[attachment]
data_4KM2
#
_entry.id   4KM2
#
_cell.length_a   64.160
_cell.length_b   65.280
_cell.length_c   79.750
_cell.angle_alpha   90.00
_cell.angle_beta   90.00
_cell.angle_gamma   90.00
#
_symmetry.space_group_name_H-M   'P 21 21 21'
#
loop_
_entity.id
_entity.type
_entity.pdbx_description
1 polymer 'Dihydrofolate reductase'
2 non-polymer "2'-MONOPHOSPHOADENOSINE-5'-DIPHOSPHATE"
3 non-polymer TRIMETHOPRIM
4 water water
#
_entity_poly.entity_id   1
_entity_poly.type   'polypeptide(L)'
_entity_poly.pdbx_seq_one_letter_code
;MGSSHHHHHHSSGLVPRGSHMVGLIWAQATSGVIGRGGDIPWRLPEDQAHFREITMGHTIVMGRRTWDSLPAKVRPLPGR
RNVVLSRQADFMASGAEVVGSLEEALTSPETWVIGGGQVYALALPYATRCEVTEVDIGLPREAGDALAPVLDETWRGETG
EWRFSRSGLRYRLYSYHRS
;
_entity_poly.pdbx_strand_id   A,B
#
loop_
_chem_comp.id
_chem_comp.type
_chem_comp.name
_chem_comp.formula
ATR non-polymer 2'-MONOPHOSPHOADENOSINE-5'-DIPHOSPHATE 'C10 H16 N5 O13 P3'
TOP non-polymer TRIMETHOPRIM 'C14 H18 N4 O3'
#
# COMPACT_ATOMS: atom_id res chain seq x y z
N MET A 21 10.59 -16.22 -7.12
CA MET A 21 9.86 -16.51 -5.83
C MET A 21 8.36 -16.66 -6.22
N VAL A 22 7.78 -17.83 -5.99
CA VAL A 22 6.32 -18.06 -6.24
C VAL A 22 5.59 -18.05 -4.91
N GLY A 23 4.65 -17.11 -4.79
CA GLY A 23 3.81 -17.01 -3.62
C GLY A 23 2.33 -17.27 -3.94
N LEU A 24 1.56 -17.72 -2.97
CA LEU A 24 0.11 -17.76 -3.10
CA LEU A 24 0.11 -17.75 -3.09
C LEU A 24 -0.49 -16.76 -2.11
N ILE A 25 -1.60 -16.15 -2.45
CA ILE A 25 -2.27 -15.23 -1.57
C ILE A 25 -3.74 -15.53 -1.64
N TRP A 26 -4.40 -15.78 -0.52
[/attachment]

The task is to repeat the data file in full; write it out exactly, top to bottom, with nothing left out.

data_4KM2
#
_entry.id   4KM2
#
_cell.length_a   64.160
_cell.length_b   65.280
_cell.length_c   79.750
_cell.angle_alpha   90.00
_cell.angle_beta   90.00
_cell.angle_gamma   90.00
#
_symmetry.space_group_name_H-M   'P 21 21 21'
#
loop_
_entity.id
_entity.type
_entity.pdbx_description
1 polymer 'Dihydrofolate reductase'
2 non-polymer "2'-MONOPHOSPHOADENOSINE-5'-DIPHOSPHATE"
3 non-polymer TRIMETHOPRIM
4 water water
#
_entity_poly.entity_id   1
_entity_poly.type   'polypeptide(L)'
_entity_poly.pdbx_seq_one_letter_code
;MGSSHHHHHHSSGLVPRGSHMVGLIWAQATSGVIGRGGDIPWRLPEDQAHFREITMGHTIVMGRRTWDSLPAKVRPLPGR
RNVVLSRQADFMASGAEVVGSLEEALTSPETWVIGGGQVYALALPYATRCEVTEVDIGLPREAGDALAPVLDETWRGETG
EWRFSRSGLRYRLYSYHRS
;
_entity_poly.pdbx_strand_id   A,B
#
loop_
_chem_comp.id
_chem_comp.type
_chem_comp.name
_chem_comp.formula
ATR non-polymer 2'-MONOPHOSPHOADENOSINE-5'-DIPHOSPHATE 'C10 H16 N5 O13 P3'
TOP non-polymer TRIMETHOPRIM 'C14 H18 N4 O3'
#
# COMPACT_ATOMS: atom_id res chain seq x y z
N MET A 21 10.59 -16.22 -7.12
CA MET A 21 9.86 -16.51 -5.83
C MET A 21 8.36 -16.66 -6.22
N VAL A 22 7.78 -17.83 -5.99
CA VAL A 22 6.32 -18.06 -6.24
C VAL A 22 5.59 -18.05 -4.91
N GLY A 23 4.65 -17.11 -4.79
CA GLY A 23 3.81 -17.01 -3.62
C GLY A 23 2.33 -17.27 -3.94
N LEU A 24 1.56 -17.72 -2.97
CA LEU A 24 0.11 -17.76 -3.10
CA LEU A 24 0.11 -17.75 -3.09
C LEU A 24 -0.49 -16.76 -2.11
N ILE A 25 -1.60 -16.15 -2.45
CA ILE A 25 -2.27 -15.23 -1.57
C ILE A 25 -3.74 -15.53 -1.64
N TRP A 26 -4.40 -15.78 -0.52